Price range - varies greatly by program, higher-tech programs can cost several thousand to complete, while ones relying on less technological resources can cost in the hundreds of dollars.


Notable Advantages - Students can concentrate solely on becoming skilled in their preferred career interest; once certified, students have qualifications to go straight into job market.


What’s Inside - Reserve Officers’ Training Corps programs (ROTC) have been offered by the U.S. Military in conjunction with U.S. colleges and universities for nearly 150 years. At the same time you’re earning your college degree, you’re completing a program that will qualify you as a U.S. Military officer upon graduation. And, as the military picks up a large part, or all, in some cases, of your college tab, it’s great for your post-collegiate debt load. You’re then assured a job in the military after graduation.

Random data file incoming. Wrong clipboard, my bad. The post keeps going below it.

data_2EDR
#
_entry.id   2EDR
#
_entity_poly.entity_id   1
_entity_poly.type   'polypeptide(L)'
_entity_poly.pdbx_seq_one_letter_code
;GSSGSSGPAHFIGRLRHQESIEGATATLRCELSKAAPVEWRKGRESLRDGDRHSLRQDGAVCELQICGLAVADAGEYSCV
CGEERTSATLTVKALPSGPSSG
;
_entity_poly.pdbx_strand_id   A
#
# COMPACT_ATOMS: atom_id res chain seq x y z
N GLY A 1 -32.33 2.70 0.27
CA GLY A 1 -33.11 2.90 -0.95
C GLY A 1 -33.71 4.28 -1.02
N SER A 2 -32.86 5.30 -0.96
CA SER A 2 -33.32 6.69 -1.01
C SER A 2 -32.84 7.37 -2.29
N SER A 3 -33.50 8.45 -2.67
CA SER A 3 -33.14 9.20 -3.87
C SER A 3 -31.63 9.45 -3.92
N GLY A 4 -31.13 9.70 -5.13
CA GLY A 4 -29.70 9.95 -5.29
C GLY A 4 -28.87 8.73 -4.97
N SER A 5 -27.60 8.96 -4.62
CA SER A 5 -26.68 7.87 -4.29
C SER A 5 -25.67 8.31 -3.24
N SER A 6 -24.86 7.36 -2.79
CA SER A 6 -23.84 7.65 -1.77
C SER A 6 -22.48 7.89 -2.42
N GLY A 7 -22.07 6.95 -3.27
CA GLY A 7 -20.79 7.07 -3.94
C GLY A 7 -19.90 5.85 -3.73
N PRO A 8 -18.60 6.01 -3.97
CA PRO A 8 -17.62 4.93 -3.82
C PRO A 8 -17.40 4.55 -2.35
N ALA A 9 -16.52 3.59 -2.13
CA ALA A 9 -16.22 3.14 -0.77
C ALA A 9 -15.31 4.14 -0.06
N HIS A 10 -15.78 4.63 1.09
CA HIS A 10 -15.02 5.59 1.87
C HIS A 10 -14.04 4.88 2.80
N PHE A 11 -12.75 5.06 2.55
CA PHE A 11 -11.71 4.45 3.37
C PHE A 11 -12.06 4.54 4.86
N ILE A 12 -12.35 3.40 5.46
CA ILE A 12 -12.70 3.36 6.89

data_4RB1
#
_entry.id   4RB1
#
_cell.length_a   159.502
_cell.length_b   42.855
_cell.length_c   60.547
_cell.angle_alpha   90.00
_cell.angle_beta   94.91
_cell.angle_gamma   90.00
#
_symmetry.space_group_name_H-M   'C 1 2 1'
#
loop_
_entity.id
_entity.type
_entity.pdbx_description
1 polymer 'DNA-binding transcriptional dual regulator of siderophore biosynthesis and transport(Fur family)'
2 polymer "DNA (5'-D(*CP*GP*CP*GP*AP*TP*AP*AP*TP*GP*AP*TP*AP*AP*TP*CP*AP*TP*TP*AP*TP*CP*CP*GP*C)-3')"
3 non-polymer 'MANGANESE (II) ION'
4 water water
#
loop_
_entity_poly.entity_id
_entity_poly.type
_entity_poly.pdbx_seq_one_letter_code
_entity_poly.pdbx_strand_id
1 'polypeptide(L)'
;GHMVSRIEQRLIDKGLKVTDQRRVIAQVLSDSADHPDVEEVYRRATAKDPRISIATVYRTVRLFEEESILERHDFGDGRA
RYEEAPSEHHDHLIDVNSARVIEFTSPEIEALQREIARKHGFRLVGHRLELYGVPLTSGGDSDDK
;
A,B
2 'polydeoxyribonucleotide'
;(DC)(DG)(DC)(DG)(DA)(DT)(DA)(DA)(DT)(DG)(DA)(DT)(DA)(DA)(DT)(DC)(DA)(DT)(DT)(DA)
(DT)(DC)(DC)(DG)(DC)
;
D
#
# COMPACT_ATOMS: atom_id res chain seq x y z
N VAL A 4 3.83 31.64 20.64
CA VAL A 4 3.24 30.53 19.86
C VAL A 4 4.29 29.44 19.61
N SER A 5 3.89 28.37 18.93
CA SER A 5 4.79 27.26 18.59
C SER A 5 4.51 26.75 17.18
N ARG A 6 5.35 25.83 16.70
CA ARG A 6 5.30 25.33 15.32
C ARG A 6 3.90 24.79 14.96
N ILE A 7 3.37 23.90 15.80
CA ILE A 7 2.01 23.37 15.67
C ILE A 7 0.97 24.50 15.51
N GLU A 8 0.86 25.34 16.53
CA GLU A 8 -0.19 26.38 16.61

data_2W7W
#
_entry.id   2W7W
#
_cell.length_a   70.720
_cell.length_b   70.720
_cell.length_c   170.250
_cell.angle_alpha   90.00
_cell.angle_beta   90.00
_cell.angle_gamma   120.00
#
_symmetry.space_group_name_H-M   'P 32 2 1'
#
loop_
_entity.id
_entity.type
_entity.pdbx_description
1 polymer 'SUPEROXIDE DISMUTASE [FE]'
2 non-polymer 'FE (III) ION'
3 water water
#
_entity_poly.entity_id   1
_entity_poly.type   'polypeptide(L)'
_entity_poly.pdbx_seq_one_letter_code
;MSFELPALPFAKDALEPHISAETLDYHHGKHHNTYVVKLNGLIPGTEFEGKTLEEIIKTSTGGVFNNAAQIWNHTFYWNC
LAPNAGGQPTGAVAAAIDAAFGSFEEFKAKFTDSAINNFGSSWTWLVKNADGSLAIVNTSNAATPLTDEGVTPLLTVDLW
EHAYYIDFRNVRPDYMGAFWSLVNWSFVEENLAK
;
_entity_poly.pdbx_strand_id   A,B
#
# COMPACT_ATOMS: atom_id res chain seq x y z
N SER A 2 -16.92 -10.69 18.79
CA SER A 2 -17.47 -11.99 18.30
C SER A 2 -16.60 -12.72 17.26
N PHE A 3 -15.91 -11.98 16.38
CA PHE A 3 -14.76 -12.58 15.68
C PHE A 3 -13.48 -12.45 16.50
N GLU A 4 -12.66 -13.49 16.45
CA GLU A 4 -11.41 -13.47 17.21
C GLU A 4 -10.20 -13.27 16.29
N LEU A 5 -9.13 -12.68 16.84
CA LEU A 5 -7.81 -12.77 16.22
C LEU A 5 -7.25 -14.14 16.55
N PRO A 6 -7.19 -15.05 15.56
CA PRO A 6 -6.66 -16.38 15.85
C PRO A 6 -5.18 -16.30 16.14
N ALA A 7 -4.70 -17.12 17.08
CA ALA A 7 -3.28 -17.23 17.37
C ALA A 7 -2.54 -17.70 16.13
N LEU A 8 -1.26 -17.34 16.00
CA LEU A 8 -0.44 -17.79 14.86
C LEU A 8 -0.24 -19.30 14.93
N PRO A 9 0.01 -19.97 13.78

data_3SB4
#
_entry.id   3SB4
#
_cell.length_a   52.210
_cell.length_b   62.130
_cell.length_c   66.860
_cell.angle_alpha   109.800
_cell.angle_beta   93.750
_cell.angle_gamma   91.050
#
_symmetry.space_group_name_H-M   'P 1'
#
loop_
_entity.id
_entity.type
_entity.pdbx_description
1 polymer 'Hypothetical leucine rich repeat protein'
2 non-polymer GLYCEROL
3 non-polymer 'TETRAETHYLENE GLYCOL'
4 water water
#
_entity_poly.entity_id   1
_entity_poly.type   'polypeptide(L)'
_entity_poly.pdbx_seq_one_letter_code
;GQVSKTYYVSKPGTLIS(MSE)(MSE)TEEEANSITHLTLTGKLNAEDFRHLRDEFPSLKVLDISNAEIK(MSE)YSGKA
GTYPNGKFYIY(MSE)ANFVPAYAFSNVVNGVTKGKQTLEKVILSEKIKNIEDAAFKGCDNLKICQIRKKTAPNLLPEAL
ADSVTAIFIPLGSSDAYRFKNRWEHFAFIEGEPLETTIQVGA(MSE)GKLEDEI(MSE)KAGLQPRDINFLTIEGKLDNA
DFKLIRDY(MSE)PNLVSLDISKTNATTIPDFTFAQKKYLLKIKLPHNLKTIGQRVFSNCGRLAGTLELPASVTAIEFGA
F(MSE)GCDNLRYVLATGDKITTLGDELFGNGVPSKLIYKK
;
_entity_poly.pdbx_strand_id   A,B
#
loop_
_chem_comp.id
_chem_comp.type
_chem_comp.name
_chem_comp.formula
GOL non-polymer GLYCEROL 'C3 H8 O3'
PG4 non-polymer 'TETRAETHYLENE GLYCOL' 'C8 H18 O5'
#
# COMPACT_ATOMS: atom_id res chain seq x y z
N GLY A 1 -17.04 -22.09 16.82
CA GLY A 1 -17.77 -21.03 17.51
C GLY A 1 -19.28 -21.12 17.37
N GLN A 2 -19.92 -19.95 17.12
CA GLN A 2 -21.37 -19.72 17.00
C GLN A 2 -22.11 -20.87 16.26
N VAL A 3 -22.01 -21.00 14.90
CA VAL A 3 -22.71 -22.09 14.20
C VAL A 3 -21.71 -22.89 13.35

Price Range - No financial cost to participants, but must exchange terms of military service for participation.


Notable Advantages - College tuition partially or entirely paid for in exchange for terms of military service; excellent opportunity to build leadership skills and discipline while also earning college-level academic credentials.



As each branch of the U.S. Military has unique features that make them more appealing over one another in the eyes of interested individuals, we won’t spend all kinds of time here discussing what’s offered in each branch. Rather, we’ll focus on the levels of enlistment available and discuss each. (For more information on individual military branches, see a general site like as a starting point. For more information on careers available through the military, see